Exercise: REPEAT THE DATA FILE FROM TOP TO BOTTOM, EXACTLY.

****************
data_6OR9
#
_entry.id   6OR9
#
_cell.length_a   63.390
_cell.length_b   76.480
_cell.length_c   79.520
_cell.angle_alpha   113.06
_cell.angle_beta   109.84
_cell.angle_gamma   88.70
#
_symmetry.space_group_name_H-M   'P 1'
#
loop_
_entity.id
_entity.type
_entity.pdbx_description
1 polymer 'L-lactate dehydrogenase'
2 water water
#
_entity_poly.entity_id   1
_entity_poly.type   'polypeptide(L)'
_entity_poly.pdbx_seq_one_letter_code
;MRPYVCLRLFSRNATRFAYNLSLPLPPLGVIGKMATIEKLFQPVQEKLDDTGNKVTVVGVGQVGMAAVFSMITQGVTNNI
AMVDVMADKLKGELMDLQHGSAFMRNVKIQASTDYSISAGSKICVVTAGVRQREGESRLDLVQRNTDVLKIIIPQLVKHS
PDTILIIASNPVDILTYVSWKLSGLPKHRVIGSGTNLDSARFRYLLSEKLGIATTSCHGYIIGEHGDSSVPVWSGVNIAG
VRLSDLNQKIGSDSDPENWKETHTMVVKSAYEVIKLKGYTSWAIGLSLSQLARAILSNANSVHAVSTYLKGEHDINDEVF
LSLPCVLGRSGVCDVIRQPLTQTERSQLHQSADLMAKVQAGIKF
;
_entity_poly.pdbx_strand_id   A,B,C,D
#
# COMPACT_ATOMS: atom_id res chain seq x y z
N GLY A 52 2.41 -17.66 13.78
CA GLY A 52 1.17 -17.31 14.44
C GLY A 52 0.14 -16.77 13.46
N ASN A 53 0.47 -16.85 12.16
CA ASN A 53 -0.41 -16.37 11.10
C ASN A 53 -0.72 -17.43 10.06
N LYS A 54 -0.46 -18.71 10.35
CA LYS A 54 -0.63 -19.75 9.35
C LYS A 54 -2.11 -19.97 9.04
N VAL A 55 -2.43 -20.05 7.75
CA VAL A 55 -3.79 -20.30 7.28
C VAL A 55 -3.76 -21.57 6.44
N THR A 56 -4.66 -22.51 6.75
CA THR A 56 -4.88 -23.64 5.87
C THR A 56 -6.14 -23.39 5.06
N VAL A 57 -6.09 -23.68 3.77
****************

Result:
data_6OR9
#
_entry.id   6OR9
#
_cell.length_a   63.390
_cell.length_b   76.480
_cell.length_c   79.520
_cell.angle_alpha   113.06
_cell.angle_beta   109.84
_cell.angle_gamma   88.70
#
_symmetry.space_group_name_H-M   'P 1'
#
loop_
_entity.id
_entity.type
_entity.pdbx_description
1 polymer 'L-lactate dehydrogenase'
2 water water
#
_entity_poly.entity_id   1
_entity_poly.type   'polypeptide(L)'
_entity_poly.pdbx_seq_one_letter_code
;MRPYVCLRLFSRNATRFAYNLSLPLPPLGVIGKMATIEKLFQPVQEKLDDTGNKVTVVGVGQVGMAAVFSMITQGVTNNI
AMVDVMADKLKGELMDLQHGSAFMRNVKIQASTDYSISAGSKICVVTAGVRQREGESRLDLVQRNTDVLKIIIPQLVKHS
PDTILIIASNPVDILTYVSWKLSGLPKHRVIGSGTNLDSARFRYLLSEKLGIATTSCHGYIIGEHGDSSVPVWSGVNIAG
VRLSDLNQKIGSDSDPENWKETHTMVVKSAYEVIKLKGYTSWAIGLSLSQLARAILSNANSVHAVSTYLKGEHDINDEVF
LSLPCVLGRSGVCDVIRQPLTQTERSQLHQSADLMAKVQAGIKF
;
_entity_poly.pdbx_strand_id   A,B,C,D
#
# COMPACT_ATOMS: atom_id res chain seq x y z
N GLY A 52 2.41 -17.66 13.78
CA GLY A 52 1.17 -17.31 14.44
C GLY A 52 0.14 -16.77 13.46
N ASN A 53 0.47 -16.85 12.16
CA ASN A 53 -0.41 -16.37 11.10
C ASN A 53 -0.72 -17.43 10.06
N LYS A 54 -0.46 -18.71 10.35
CA LYS A 54 -0.63 -19.75 9.35
C LYS A 54 -2.11 -19.97 9.04
N VAL A 55 -2.43 -20.05 7.75
CA VAL A 55 -3.79 -20.30 7.28
C VAL A 55 -3.76 -21.57 6.44
N THR A 56 -4.66 -22.51 6.75
CA THR A 56 -4.88 -23.64 5.87
C THR A 56 -6.14 -23.39 5.06
N VAL A 57 -6.09 -23.68 3.77